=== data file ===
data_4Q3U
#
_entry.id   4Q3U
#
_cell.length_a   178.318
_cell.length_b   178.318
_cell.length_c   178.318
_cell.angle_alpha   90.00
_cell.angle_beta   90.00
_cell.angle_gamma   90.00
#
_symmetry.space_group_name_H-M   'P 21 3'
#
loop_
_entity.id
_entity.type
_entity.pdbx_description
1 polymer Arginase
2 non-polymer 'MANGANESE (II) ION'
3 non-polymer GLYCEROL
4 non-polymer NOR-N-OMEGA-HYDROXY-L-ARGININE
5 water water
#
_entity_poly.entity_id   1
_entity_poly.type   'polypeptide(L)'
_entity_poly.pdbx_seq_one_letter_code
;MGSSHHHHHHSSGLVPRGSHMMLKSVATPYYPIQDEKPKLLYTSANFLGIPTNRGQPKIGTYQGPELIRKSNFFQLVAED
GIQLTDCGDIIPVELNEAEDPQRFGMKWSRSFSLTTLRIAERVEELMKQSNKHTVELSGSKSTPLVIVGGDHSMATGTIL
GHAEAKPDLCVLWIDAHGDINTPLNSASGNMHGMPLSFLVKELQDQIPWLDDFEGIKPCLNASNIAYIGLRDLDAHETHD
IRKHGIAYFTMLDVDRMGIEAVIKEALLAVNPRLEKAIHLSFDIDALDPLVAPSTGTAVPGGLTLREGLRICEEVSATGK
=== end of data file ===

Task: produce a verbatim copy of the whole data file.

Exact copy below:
data_4Q3U
#
_entry.id   4Q3U
#
_cell.length_a   178.318
_cell.length_b   178.318
_cell.length_c   178.318
_cell.angle_alpha   90.00
_cell.angle_beta   90.00
_cell.angle_gamma   90.00
#
_symmetry.space_group_name_H-M   'P 21 3'
#
loop_
_entity.id
_entity.type
_entity.pdbx_description
1 polymer Arginase
2 non-polymer 'MANGANESE (II) ION'
3 non-polymer GLYCEROL
4 non-polymer NOR-N-OMEGA-HYDROXY-L-ARGININE
5 water water
#
_entity_poly.entity_id   1
_entity_poly.type   'polypeptide(L)'
_entity_poly.pdbx_seq_one_letter_code
;MGSSHHHHHHSSGLVPRGSHMMLKSVATPYYPIQDEKPKLLYTSANFLGIPTNRGQPKIGTYQGPELIRKSNFFQLVAED
GIQLTDCGDIIPVELNEAEDPQRFGMKWSRSFSLTTLRIAERVEELMKQSNKHTVELSGSKSTPLVIVGGDHSMATGTIL
GHAEAKPDLCVLWIDAHGDINTPLNSASGNMHGMPLSFLVKELQDQIPWLDDFEGIKPCLNASNIAYIGLRDLDAHETHD
IRKHGIAYFTMLDVDRMGIEAVIKEALLAVNPRLEKAIHLSFDIDALDPLVAPSTGTAVPGGLTLREGLRICEEVSATGK